For this to be achieved, farmers require a network which can move with their operations to drive Industrial Internet of Things (IIoT) capabilities. To meet the demands of precision farming practices for any level of automation, a highly-mobile and secure network is critical. A network such as this is able to rise to the challenges of autonomous equipment, providing a way to dynamically load balance traffic, mitigate interference by routing around detected congestion, and react to topology changes to provide continuous connectivity without fail.
This is critical to farmers’ operations, as downtime can critically impede production, so connectivity must be 100% reliable regardless of mobility demands as equipment travels over farmland. It also means that farmers can keep a constant line of remote communication that is resilient to adverse weather conditions, pesticide sprays, rough conditions and mobility’s unpredictability.
Ease of set up is another factor as the network may require shifting based on varied harvest schedules. All networks are not created equal and farmers need to shop with these success factors in mind. However, thanks to advancements in wireless access nodes technology, tractors, drones, soil sensors and more can be easily connected to a peer-to-peer network, seamlessly creating an autonomous IIoT environment. Within this, every connected asset has the ability to be on the move and are always able to communicate with a remote operator, even at the network edge. By interconnecting crops, tools and vehicles to smart devices and sensors, farmers will not only be able to produce more, but they will also be able to do so while saving money and conserving natural resources.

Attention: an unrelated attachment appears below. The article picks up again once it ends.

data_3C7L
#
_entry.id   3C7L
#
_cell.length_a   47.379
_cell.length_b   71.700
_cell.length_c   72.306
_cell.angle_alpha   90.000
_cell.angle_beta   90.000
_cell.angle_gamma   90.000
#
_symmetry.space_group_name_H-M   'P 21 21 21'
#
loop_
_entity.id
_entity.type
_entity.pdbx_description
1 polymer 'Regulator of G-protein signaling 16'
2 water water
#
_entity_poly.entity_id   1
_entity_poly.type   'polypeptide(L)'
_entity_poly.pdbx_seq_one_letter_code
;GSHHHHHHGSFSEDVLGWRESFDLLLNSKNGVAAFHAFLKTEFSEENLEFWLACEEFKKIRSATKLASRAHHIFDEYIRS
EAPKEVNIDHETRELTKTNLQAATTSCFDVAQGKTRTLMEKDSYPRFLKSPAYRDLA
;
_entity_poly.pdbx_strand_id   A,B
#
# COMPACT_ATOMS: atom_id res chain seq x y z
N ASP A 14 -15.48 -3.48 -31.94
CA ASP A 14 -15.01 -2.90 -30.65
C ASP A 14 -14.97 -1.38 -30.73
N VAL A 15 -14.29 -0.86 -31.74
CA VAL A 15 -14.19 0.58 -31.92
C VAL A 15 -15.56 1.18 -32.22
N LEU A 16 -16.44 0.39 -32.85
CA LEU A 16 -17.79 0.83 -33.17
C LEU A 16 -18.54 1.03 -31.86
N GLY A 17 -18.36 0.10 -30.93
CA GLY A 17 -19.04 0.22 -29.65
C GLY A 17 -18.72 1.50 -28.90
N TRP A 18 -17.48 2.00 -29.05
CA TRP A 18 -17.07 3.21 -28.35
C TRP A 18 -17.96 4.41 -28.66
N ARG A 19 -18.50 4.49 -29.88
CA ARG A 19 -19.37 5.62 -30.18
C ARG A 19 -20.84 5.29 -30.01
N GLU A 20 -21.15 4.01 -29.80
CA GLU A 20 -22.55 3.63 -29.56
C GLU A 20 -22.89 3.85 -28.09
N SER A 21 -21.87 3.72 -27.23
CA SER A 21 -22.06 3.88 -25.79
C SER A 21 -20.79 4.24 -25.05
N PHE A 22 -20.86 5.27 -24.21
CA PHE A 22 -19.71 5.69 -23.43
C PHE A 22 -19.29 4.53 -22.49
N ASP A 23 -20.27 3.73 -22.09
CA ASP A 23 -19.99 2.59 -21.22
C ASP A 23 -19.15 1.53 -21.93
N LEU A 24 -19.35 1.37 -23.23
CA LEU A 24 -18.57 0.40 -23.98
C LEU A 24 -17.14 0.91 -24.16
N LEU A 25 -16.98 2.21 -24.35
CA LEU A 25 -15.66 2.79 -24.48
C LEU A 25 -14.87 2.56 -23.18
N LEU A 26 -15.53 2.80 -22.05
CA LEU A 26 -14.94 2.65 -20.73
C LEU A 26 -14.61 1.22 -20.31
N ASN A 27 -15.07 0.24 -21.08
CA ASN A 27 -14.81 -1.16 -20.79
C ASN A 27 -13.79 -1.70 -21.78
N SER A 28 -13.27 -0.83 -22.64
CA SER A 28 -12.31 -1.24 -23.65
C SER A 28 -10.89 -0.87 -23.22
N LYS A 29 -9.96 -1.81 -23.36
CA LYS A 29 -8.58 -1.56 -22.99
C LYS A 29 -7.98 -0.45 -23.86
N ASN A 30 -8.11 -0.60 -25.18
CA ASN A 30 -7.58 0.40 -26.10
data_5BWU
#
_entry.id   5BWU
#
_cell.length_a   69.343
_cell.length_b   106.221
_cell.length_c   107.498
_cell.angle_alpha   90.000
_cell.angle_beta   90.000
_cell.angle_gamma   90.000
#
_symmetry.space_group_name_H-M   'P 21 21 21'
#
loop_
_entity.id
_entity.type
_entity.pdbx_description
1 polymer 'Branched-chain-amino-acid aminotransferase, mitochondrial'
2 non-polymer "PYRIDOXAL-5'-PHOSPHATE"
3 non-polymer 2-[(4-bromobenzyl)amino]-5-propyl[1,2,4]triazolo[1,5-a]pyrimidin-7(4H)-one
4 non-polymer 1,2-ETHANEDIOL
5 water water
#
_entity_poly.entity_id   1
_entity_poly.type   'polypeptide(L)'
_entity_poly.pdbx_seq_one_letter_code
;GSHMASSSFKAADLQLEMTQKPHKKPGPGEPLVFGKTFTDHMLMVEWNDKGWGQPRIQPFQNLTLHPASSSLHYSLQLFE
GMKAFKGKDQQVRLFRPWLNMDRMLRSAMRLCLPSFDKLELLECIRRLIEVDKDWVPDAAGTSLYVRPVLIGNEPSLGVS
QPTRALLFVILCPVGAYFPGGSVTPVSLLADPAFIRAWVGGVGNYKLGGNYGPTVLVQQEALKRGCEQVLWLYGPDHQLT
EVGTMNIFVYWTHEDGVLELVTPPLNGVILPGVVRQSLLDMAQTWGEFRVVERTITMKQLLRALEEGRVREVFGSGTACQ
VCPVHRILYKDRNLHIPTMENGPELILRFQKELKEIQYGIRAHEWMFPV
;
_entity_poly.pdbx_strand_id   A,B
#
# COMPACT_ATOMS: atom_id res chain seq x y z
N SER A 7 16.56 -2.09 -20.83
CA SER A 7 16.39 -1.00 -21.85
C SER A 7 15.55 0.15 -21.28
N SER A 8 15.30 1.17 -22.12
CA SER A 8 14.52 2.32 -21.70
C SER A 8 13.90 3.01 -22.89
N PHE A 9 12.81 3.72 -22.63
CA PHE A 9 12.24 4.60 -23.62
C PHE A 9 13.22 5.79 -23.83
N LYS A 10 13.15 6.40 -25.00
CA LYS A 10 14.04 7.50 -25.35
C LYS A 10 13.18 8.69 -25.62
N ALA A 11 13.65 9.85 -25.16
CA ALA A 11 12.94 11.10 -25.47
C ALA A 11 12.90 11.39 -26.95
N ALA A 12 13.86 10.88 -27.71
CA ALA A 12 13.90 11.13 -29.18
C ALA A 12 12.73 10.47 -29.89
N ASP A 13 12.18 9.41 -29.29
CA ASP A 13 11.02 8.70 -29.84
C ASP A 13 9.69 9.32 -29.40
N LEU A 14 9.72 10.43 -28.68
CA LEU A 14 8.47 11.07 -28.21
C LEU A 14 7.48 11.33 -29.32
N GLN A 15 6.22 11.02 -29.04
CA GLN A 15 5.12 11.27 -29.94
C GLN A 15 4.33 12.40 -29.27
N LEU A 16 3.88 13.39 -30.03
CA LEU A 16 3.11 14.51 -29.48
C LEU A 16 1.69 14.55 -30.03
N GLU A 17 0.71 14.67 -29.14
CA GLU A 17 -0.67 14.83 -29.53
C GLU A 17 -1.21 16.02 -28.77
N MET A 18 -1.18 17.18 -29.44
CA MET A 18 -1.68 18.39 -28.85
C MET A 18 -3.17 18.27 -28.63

An example of the profound abilities of wireless access nodes can be found in eucalyptus farming. By powering forest-wide remote monitoring applications to optimize yields, farmers have benefitted from sensor-based monitoring of tree growth pace, identification of disease via computer vision and AI, and fire and disaster management.
Achieving Autonomous Farming
The growth of advanced and autonomous equipment in the agricultural industry is empowering farmers globally to feed the growing population while using less farmland; using fewer natural resources while increasing yields; reducing pests and diseases without stripping the soil of its nutrients.
While the realization of a fully automated farm will not happen overnight, the key to success will be starting with a network that can easily grow to support more and new IIoT enabled assets, with increasingly autonomous demands, over time – which will, in turn, empower the fast-paced and relentless environment of agriculture.
- Global agriculture towards 2050, FAO, 2009, http://www.fao.org/fileadmin/templates/wsfs/docs/Issues_papers/HLEF2050_Global_Agriculture.pdf
Chris Mason is the Director of Business Development for the EMEA Market at Rajant Corporation. Prior to Rajant, Mason worked with British Telecom (BT) in a variety of sales, business development and management roles to help worldwide organizations identify IT solutions for common business challenges. Mason has experience with the United Kingdom’s Terrestrial Trunked Radio (TETRA) network for the Emergency Services and the Ministry of Defence. Mr Mason also earned a Bachelor of Arts and a Master of Science in Telecommunications Business from University College London and is an active member of the Institute of Directors.